PALM BEACH GARDENS, Fla. — Catholic schools in Palm Beach County and throughout the Treasure Coast will be starting two weeks later than originally scheduled.
Gary Gelo, superintendent of Catholic schools for the Diocese of Palm Beach, said Thursday that the 2020-21 school year will now begin Aug. 24. It had previously been scheduled to start Aug. 10.
Parents will also have the option of deciding between face-to-face instruction and at-home virtual learning.
Gelo said the decision comes after a recent survey polling more than 3,200 parents and 571 employees. He said the survey revealed that the number of parents who wanted in-class instruction for their children dropped from 74% in June to about 50%.
"Before the start of the school year, your principal will provide you with an opportunity to indicate your preference for your child for the first quarter of the school year," Gelo said in a letter sent to parents. "Tuition for either option will be the same."
Gelo said the survey responses about when to return to school were split, with about half favoring the original start date and the other half preferring a later date. He said the new date will provide "teachers with ample time to prepare for the new challenges presented for the coming school year."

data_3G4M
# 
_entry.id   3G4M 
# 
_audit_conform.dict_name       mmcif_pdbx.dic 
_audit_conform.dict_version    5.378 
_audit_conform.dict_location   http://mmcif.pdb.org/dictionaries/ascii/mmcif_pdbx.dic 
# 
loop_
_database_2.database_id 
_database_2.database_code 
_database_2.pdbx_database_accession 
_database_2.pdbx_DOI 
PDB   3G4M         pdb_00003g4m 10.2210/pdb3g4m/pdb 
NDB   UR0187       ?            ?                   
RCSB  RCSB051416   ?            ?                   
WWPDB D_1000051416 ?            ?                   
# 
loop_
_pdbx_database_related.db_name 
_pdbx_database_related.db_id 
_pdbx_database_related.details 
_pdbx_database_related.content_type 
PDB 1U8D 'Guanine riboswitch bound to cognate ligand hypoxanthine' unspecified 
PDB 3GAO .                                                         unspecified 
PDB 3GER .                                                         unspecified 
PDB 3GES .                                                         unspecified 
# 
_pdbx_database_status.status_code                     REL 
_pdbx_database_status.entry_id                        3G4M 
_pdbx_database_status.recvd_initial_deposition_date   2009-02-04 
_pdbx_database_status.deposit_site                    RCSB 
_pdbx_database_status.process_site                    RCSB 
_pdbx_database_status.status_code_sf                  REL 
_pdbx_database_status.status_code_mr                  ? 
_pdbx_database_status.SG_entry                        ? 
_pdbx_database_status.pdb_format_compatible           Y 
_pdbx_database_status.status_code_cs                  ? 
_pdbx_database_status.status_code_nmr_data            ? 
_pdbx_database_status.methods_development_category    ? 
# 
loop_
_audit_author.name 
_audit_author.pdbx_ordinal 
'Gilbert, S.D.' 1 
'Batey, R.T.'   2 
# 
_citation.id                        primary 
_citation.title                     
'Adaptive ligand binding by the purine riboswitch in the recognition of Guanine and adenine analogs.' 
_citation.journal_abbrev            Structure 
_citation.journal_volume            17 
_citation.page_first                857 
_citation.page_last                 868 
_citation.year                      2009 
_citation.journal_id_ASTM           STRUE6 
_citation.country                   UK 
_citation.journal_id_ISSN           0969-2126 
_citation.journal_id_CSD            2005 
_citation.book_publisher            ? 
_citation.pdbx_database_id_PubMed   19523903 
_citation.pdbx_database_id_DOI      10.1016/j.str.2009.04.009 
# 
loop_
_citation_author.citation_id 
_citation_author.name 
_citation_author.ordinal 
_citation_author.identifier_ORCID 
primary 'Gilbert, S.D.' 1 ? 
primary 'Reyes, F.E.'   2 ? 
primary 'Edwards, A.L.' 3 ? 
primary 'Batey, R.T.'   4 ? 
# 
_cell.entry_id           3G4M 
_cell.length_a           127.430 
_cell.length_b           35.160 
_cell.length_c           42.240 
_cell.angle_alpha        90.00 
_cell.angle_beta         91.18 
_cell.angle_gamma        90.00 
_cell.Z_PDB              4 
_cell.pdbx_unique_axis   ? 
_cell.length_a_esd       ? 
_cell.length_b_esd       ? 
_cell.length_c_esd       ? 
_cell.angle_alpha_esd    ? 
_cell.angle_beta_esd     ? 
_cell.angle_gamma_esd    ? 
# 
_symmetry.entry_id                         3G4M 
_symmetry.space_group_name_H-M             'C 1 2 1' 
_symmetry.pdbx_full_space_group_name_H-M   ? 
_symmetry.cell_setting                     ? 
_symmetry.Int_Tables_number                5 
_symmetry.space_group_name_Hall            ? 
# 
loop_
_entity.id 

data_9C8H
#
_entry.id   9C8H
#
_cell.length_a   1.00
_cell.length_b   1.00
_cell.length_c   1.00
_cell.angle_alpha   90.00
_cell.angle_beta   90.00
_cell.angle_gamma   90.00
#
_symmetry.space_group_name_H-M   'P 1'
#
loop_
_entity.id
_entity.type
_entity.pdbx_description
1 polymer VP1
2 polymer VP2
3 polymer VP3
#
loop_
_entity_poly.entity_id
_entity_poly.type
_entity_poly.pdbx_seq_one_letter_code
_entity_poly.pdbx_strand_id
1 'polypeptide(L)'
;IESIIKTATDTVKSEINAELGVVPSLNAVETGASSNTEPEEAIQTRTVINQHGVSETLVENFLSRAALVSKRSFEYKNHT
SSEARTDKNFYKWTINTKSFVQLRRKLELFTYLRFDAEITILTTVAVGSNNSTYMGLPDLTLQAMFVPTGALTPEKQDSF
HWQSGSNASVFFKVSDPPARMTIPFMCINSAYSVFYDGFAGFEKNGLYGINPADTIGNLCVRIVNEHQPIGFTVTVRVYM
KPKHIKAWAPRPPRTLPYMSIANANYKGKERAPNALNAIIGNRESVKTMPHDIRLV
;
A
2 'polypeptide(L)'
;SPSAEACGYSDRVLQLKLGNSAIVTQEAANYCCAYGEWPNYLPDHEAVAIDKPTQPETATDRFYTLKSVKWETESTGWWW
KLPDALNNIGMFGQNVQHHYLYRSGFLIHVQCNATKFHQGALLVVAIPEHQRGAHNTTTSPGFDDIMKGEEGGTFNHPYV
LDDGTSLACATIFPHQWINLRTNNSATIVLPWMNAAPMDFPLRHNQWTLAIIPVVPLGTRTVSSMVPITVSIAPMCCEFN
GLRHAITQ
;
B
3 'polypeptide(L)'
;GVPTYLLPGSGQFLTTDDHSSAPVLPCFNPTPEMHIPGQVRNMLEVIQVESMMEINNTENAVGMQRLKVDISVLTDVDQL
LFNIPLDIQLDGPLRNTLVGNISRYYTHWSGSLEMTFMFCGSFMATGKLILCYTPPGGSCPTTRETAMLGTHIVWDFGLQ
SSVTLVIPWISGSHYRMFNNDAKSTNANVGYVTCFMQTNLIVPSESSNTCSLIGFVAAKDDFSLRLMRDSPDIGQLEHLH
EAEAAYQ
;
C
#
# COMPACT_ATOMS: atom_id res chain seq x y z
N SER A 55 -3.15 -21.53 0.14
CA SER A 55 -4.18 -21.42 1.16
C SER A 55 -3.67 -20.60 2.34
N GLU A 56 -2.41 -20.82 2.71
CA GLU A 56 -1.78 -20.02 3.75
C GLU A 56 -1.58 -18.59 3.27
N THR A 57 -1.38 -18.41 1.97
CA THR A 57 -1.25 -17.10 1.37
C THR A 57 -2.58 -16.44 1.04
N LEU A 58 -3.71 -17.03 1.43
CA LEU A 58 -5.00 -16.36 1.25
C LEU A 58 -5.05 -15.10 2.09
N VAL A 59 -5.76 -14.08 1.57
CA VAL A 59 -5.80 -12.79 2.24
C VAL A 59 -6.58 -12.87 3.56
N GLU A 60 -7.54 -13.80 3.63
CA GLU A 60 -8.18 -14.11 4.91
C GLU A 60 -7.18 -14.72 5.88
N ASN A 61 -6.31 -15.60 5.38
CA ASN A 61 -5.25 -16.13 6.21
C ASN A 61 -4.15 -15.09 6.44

The later start date means school will now end June 9, 2021.
Earlier this month, Gelo announced a reopening plan that focused on returning students to the classrooms. However, he cautioned parents that the district "may have to pivot" at any moment.
Typically, Catholic schools will follow the local school district schedules, but that won't be the case under the new diocesan calendar. The School District of Palm Beach County recently announced it would begin the school year virtually and delay the start until Aug. 31, pending approval by the Florida Department of Education.
Teachers at Catholic schools will still return Aug. 10.
"The teachers will have fewer workdays in June than we normally schedule," Gelo said. "The number of teacher days for the school year does not change despite the re-arranged calendar."
Students, teachers and staff will also be required to wear facial coverings when they return to their respective schools to help prevent the spread of the coronavirus.
"The research is clear that our best protection during this pandemic is to maintain social distance, wear facial coverings and wash hands regularly with soap and water (or use sanitizer)," Gelo said. "We believe that these precautions protect not only ourselves, but our household members, friends and other community members from the COVID-19 virus."
Click here for a full list of Catholic schools in the diocese.